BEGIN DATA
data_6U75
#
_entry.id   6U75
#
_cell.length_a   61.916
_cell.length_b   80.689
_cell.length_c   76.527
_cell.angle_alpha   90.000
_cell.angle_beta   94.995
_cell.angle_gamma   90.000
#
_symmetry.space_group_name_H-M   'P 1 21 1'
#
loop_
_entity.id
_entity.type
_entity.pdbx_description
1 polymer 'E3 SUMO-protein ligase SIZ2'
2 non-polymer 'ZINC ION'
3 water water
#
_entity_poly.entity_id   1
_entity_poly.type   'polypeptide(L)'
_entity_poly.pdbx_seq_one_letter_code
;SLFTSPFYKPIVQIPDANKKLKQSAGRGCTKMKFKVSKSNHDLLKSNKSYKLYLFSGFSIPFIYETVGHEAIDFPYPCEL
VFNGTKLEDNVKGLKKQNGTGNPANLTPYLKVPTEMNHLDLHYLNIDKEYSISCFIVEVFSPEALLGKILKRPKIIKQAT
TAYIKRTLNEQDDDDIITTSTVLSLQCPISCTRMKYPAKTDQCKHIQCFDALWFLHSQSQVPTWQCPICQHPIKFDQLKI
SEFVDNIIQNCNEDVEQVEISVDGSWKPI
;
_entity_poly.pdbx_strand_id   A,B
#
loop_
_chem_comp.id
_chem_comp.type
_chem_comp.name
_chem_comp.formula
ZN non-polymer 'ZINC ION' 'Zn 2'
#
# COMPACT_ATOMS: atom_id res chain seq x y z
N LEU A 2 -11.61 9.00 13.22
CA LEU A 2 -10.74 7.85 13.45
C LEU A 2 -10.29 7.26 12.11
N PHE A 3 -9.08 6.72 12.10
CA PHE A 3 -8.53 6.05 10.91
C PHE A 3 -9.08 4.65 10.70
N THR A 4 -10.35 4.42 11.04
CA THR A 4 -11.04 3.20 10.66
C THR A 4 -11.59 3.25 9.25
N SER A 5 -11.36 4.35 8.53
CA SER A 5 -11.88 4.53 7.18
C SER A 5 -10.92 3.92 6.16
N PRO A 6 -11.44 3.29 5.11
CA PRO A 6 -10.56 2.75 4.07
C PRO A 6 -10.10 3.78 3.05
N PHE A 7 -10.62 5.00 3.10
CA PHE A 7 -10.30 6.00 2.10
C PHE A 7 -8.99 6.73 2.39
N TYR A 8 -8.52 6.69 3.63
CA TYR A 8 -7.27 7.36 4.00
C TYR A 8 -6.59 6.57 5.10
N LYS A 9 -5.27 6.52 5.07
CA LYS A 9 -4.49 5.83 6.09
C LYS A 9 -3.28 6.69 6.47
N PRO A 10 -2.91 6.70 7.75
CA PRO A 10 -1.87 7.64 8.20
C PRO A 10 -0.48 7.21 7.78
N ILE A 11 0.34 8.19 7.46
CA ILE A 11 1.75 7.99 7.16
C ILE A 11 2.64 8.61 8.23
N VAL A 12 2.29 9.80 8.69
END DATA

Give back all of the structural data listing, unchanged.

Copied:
data_6U75
#
_entry.id   6U75
#
_cell.length_a   61.916
_cell.length_b   80.689
_cell.length_c   76.527
_cell.angle_alpha   90.000
_cell.angle_beta   94.995
_cell.angle_gamma   90.000
#
_symmetry.space_group_name_H-M   'P 1 21 1'
#
loop_
_entity.id
_entity.type
_entity.pdbx_description
1 polymer 'E3 SUMO-protein ligase SIZ2'
2 non-polymer 'ZINC ION'
3 water water
#
_entity_poly.entity_id   1
_entity_poly.type   'polypeptide(L)'
_entity_poly.pdbx_seq_one_letter_code
;SLFTSPFYKPIVQIPDANKKLKQSAGRGCTKMKFKVSKSNHDLLKSNKSYKLYLFSGFSIPFIYETVGHEAIDFPYPCEL
VFNGTKLEDNVKGLKKQNGTGNPANLTPYLKVPTEMNHLDLHYLNIDKEYSISCFIVEVFSPEALLGKILKRPKIIKQAT
TAYIKRTLNEQDDDDIITTSTVLSLQCPISCTRMKYPAKTDQCKHIQCFDALWFLHSQSQVPTWQCPICQHPIKFDQLKI
SEFVDNIIQNCNEDVEQVEISVDGSWKPI
;
_entity_poly.pdbx_strand_id   A,B
#
loop_
_chem_comp.id
_chem_comp.type
_chem_comp.name
_chem_comp.formula
ZN non-polymer 'ZINC ION' 'Zn 2'
#
# COMPACT_ATOMS: atom_id res chain seq x y z
N LEU A 2 -11.61 9.00 13.22
CA LEU A 2 -10.74 7.85 13.45
C LEU A 2 -10.29 7.26 12.11
N PHE A 3 -9.08 6.72 12.10
CA PHE A 3 -8.53 6.05 10.91
C PHE A 3 -9.08 4.65 10.70
N THR A 4 -10.35 4.42 11.04
CA THR A 4 -11.04 3.20 10.66
C THR A 4 -11.59 3.25 9.25
N SER A 5 -11.36 4.35 8.53
CA SER A 5 -11.88 4.53 7.18
C SER A 5 -10.92 3.92 6.16
N PRO A 6 -11.44 3.29 5.11
CA PRO A 6 -10.56 2.75 4.07
C PRO A 6 -10.10 3.78 3.05
N PHE A 7 -10.62 5.00 3.10
CA PHE A 7 -10.30 6.00 2.10
C PHE A 7 -8.99 6.73 2.39
N TYR A 8 -8.52 6.69 3.63
CA TYR A 8 -7.27 7.36 4.00
C TYR A 8 -6.59 6.57 5.10
N LYS A 9 -5.27 6.52 5.07
CA LYS A 9 -4.49 5.83 6.09
C LYS A 9 -3.28 6.69 6.47
N PRO A 10 -2.91 6.70 7.75
CA PRO A 10 -1.87 7.64 8.20
C PRO A 10 -0.48 7.21 7.78
N ILE A 11 0.34 8.19 7.46
CA ILE A 11 1.75 7.99 7.16
C ILE A 11 2.64 8.61 8.23
N VAL A 12 2.29 9.80 8.69